As you are scrolling through your Facebook Feed, after eating that big Thanksgiving meal, think about what your plans will be this weekend.  Consider Small Businesses in the area on Saturday.  What is Small Business Saturday REALLY? Small Business Saturday got its start in 2010 when American Express launched it as a marketing campaign.  They held 27% of the credit card market for small business purchases, so it made sense for them to target this particular day each year.  In 2011, Congress passed holiday resolutions to recognize Small Business Saturday each Saturday after Thanksgiving.

Shannon Kishel-Roche, Executive Director of the Chisholm Chamber of Commerce.

Why is Small Business Saturday important?  Each dollar spent locally returns three times more money to the local economy, according to USA Today. Shannon Kishel-Roche, Executive Director at the Chisholm Chamber of Commerce adds, “Small businesses are the ones that support the community.  For every school or activity fundraiser, medical benefit fundraiser, or community event, it is our local brick and mortar businesses that donate gifts, prizes, and sponsorships to support us.”

“Our Mainstreet businesses are owned and operated by your friends and neighbors. Voting for a healthy small-town culture with your dollars is another way of saying, “I want you here. I want my community to have life, personality, and spirit.” says Teresa Appelwick, President of the Laurentian Chamber of Commerce in Virginia.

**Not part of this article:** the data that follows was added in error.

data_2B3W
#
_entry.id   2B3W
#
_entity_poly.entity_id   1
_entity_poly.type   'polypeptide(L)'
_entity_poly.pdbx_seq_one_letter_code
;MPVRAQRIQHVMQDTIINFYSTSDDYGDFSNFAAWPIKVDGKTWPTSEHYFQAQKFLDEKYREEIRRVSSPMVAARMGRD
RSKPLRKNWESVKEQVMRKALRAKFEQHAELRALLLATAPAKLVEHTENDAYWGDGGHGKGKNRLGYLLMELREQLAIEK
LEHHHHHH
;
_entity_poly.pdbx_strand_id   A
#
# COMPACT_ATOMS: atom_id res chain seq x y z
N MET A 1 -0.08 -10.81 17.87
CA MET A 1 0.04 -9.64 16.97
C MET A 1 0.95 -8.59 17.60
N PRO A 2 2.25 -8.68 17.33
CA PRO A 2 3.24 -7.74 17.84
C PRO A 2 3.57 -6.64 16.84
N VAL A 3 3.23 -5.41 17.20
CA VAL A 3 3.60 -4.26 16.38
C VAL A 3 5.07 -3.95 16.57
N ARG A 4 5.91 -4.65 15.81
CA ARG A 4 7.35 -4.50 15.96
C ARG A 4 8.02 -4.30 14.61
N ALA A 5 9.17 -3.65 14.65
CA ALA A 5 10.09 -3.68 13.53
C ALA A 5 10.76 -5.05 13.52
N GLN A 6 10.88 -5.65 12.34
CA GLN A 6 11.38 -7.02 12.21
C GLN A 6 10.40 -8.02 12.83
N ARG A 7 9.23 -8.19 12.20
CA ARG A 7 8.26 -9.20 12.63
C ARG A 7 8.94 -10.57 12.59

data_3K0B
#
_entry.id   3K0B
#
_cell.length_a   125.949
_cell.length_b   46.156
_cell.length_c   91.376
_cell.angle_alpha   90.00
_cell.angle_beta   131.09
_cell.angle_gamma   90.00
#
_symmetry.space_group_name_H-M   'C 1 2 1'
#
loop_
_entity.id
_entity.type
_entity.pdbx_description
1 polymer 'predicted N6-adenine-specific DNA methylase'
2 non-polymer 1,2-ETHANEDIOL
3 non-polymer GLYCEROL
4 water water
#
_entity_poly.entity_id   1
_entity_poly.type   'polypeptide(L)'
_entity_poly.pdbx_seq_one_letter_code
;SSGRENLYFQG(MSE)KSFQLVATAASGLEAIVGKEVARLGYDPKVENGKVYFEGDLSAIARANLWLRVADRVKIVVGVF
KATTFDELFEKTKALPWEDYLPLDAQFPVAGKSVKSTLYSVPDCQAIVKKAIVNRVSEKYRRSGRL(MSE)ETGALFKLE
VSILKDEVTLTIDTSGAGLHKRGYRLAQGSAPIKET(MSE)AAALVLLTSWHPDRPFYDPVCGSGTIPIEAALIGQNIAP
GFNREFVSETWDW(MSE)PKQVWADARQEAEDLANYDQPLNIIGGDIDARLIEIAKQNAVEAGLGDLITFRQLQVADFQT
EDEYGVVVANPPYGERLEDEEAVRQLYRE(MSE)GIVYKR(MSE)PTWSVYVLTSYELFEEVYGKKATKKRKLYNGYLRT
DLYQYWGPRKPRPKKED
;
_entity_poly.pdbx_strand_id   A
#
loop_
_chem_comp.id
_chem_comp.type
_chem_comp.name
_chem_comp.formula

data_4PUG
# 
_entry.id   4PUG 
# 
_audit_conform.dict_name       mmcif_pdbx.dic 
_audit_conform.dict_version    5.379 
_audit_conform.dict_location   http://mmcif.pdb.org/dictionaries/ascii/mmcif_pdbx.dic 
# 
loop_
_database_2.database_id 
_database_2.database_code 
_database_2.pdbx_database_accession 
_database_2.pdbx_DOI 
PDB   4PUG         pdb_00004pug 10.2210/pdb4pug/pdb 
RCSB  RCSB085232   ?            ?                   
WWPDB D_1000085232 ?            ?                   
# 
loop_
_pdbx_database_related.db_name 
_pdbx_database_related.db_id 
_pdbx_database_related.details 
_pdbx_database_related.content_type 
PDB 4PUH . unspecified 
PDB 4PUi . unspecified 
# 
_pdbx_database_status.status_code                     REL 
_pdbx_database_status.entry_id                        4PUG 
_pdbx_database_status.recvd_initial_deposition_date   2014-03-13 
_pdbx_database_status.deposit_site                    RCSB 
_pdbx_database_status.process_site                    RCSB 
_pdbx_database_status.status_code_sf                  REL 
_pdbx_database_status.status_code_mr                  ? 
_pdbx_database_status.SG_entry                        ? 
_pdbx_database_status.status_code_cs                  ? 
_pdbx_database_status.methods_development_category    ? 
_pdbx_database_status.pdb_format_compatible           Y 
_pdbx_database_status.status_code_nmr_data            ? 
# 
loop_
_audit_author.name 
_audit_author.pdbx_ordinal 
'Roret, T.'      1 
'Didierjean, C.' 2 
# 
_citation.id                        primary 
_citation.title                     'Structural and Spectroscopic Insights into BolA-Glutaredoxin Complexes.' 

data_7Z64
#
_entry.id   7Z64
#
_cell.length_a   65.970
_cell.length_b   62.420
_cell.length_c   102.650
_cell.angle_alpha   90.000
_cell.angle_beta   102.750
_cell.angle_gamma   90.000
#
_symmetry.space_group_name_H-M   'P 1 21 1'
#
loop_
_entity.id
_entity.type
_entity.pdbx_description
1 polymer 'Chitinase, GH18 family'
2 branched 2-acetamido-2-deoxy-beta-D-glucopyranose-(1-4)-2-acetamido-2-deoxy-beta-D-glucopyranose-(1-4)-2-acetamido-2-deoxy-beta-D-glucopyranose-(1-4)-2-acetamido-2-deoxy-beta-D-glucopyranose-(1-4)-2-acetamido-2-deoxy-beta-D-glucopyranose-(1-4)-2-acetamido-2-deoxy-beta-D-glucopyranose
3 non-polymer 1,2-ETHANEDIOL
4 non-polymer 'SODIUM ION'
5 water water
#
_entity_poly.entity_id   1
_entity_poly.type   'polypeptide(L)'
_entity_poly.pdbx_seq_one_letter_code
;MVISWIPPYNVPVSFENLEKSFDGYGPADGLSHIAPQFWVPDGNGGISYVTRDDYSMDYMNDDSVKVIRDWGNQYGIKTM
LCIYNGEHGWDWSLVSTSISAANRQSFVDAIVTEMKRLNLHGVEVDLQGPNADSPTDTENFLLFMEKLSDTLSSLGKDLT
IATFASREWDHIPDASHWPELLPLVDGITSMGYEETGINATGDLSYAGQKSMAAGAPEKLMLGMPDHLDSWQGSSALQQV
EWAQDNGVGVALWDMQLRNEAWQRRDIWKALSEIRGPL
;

Aden Casey is an owner at Casey Drug in Chisholm, he sees Small Business Saturday like this: “It’s a good opportunity to get everybody to support local businesses and think about intentionally supporting our local businesses”. He continues, “It’s community building and it builds your local economy, but also it builds a fabric of the community.”

“It’s important to remember we are still here versus Amazon. It’s probably easy on Amazon but small businesses are so important to your community.” says Brooke Forseen, Assistant Manager of Canelake’s Candies in Virginia.  She also stressed the importance of having that personal experience. 

According to Bankrate, 96% of holiday shoppers feel small businesses provide better experiences than large businesses in at least one of the following areas:

  • The shop’s unique gift ideas (56%)
  • Customer service experience (54%)
  • Fostering a sense of community (44%)

Appelwick adds, “The holly-jolly goodness and vibrancy that comes with an active community out shopping store-to-store is the kind of place I want to live – don’t you? You can be a part of creating that every time you shop with your small businesses.”  

Click this link to view the 2023 Laurentian Chamber Gift Guide.  

Brooke Forseen, Assistant Manager of Canelake’s Candies in Virginia.